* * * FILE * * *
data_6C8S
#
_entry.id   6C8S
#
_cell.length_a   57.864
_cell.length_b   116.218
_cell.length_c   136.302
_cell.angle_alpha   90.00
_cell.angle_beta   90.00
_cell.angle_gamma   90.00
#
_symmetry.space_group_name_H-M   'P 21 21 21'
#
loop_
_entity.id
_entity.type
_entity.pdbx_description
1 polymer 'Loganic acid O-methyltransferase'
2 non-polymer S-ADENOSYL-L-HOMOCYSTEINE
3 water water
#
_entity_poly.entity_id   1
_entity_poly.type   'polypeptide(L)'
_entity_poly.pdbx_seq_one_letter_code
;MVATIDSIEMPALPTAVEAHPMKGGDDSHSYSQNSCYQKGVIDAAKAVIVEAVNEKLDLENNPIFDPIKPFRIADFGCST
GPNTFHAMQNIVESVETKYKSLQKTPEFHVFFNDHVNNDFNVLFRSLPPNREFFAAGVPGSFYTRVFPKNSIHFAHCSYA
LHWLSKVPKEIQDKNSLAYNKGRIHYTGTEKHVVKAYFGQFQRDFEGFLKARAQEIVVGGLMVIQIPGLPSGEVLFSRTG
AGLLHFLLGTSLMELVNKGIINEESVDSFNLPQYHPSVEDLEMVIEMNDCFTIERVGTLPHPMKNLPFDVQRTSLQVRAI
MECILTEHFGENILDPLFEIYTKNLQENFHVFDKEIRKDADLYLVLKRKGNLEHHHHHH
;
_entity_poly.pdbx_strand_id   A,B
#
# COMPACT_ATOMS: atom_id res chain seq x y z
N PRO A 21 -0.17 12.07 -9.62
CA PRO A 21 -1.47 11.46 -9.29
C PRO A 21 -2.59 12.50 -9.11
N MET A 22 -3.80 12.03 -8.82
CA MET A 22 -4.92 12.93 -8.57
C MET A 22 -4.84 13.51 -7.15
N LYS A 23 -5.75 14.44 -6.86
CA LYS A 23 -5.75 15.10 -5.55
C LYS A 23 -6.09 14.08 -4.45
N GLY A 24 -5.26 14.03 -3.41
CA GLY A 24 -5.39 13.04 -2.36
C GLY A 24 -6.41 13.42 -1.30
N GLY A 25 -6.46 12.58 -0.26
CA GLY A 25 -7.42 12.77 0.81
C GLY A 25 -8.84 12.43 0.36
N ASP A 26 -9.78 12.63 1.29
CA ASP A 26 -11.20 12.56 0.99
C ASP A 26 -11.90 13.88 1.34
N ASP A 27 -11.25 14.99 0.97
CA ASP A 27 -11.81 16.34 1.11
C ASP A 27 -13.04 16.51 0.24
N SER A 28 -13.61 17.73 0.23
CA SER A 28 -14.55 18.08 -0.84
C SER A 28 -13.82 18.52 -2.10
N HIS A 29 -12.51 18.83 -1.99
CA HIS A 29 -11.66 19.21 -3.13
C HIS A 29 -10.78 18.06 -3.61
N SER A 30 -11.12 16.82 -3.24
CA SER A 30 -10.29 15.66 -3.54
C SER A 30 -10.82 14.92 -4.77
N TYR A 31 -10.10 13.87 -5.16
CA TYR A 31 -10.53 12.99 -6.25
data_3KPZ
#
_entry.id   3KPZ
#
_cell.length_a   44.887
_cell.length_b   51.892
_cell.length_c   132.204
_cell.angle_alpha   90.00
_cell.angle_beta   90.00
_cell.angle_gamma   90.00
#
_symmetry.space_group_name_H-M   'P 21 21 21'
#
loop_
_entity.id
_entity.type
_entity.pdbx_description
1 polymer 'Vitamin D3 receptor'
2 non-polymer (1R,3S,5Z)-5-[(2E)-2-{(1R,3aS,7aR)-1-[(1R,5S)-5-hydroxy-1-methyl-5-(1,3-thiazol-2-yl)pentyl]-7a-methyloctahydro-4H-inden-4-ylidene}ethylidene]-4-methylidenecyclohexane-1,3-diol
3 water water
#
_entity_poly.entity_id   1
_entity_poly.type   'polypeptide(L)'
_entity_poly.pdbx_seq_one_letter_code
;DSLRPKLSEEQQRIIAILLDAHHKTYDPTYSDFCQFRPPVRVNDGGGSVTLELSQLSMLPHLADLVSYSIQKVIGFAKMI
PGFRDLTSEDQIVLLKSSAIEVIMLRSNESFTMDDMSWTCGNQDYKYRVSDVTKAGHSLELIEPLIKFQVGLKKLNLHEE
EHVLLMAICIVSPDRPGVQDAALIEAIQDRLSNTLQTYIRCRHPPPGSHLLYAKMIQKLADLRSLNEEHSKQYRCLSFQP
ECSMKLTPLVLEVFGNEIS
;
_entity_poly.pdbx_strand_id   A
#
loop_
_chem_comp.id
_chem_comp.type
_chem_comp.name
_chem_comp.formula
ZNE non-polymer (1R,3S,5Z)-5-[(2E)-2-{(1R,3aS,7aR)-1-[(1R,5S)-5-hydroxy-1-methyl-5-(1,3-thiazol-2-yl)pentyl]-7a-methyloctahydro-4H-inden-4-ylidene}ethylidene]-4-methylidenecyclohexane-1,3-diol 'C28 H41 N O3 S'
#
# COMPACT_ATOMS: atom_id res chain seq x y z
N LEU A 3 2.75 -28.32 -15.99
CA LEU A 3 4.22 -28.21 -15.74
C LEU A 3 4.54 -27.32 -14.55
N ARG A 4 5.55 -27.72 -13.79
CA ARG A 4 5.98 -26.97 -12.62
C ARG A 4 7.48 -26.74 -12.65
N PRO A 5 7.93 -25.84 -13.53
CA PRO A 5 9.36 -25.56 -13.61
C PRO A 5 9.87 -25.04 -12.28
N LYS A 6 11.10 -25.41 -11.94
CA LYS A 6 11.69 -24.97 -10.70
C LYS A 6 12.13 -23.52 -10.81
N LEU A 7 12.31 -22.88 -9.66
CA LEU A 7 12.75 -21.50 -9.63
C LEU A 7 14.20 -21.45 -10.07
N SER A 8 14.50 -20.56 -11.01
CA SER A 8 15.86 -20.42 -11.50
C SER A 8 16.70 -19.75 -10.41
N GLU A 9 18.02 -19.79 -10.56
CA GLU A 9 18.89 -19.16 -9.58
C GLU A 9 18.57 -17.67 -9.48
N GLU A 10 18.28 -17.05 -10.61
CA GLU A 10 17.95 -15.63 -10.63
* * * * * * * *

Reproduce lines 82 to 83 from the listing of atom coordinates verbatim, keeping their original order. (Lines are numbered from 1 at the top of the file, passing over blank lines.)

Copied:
_entity.pdbx_description
1 polymer 'Vitamin D3 receptor'